Washington 'edible landscape' installation successful
Washington — A small group of community members gathered at the Fire Pond across from the Washington Town Office Sunday, June 8 to begin the town's first public garden to provide free food.
Project organizer David Spahr is passionate about nutrition and gardening and wanted to combine the two and provide people a place to get native and low-maintenance food that was not sprayed with pesticides or any other chemicals.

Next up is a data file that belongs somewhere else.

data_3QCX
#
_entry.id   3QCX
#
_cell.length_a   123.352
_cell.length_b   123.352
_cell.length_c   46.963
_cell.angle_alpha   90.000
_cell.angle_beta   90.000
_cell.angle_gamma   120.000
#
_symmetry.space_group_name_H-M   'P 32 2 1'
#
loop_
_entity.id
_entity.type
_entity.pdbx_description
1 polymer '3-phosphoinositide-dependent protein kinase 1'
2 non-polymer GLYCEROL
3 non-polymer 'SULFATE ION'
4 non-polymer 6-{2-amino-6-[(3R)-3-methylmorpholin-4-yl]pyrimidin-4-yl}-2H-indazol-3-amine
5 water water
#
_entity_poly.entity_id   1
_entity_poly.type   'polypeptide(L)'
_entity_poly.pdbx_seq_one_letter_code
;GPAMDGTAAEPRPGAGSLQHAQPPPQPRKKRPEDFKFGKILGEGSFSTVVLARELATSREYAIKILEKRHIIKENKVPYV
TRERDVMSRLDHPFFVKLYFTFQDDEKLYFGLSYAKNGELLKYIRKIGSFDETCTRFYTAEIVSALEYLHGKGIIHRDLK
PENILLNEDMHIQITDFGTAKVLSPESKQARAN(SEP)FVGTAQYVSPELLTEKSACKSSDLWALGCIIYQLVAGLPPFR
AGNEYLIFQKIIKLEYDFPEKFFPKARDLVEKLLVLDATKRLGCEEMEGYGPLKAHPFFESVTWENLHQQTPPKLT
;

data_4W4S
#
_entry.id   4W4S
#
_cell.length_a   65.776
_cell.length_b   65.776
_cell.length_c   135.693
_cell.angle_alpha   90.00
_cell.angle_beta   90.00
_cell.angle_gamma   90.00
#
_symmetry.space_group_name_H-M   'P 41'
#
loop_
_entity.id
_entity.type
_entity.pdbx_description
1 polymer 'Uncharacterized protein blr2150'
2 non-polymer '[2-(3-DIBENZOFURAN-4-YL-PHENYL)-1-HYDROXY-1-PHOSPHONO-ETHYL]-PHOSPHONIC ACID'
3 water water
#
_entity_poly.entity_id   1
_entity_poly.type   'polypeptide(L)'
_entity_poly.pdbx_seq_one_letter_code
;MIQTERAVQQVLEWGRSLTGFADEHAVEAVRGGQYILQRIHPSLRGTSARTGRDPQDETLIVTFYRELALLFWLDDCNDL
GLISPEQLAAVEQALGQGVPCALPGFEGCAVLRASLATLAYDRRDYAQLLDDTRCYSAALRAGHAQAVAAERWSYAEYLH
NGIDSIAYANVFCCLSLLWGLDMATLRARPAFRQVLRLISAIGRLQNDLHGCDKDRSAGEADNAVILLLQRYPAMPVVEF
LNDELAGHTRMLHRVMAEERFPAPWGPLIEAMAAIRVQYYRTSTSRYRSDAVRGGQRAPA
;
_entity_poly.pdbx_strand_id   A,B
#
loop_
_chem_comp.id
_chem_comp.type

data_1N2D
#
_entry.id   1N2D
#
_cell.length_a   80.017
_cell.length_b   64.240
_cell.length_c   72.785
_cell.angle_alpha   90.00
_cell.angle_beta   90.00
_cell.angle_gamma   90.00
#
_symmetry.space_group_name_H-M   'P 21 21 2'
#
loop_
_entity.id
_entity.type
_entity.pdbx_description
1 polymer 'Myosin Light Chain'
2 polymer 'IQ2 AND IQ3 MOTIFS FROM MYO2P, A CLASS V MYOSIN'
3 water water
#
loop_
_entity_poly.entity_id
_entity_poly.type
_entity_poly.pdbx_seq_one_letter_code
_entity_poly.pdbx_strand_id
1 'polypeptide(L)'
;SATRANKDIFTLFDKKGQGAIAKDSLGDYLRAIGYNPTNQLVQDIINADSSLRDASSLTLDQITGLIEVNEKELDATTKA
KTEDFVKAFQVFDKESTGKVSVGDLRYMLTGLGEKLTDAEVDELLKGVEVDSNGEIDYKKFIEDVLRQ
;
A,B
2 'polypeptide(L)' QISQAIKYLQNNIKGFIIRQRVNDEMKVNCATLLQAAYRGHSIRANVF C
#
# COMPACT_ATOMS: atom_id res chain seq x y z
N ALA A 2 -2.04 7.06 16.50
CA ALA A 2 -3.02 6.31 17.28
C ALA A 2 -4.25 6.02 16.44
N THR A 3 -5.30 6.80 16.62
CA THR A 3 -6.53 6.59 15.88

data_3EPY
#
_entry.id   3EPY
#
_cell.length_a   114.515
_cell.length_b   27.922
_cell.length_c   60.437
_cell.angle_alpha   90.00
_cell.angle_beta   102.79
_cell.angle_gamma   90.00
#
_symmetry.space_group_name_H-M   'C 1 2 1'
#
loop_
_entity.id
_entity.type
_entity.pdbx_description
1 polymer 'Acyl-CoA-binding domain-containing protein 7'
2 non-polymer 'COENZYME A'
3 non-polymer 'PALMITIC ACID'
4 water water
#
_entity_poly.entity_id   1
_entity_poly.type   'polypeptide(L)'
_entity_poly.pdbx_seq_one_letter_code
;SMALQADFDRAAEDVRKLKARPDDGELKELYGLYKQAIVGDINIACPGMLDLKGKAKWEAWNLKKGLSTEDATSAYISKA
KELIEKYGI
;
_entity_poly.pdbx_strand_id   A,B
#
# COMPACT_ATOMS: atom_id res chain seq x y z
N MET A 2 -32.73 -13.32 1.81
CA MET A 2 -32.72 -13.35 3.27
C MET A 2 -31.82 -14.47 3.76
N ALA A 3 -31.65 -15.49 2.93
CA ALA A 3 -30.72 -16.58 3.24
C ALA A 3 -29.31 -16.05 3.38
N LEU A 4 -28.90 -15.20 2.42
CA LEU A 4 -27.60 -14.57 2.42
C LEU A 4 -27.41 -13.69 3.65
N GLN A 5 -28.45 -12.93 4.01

"The idea here is for this to be a place where people can come and get good nutritious food, have a good time — maybe sit on a park bench and look at the pond and eat a fresh peach," he said.
His vision is for people to learn how to grow their own food and be less reliant on government-subsidized crops. "Things like wheat and rice are cheap, so many people buy them but they don't provide the nutrition that you need," Spahr said.
The crew of about a dozen people planted many different edibles including American Chestnut, peaches, plums, dahlias, and Shagbark Hickory, just to name a few.
According to Spahr, the berries will be ready to eat as early as next year, peaches in two to three years, and chestnuts in five to six years.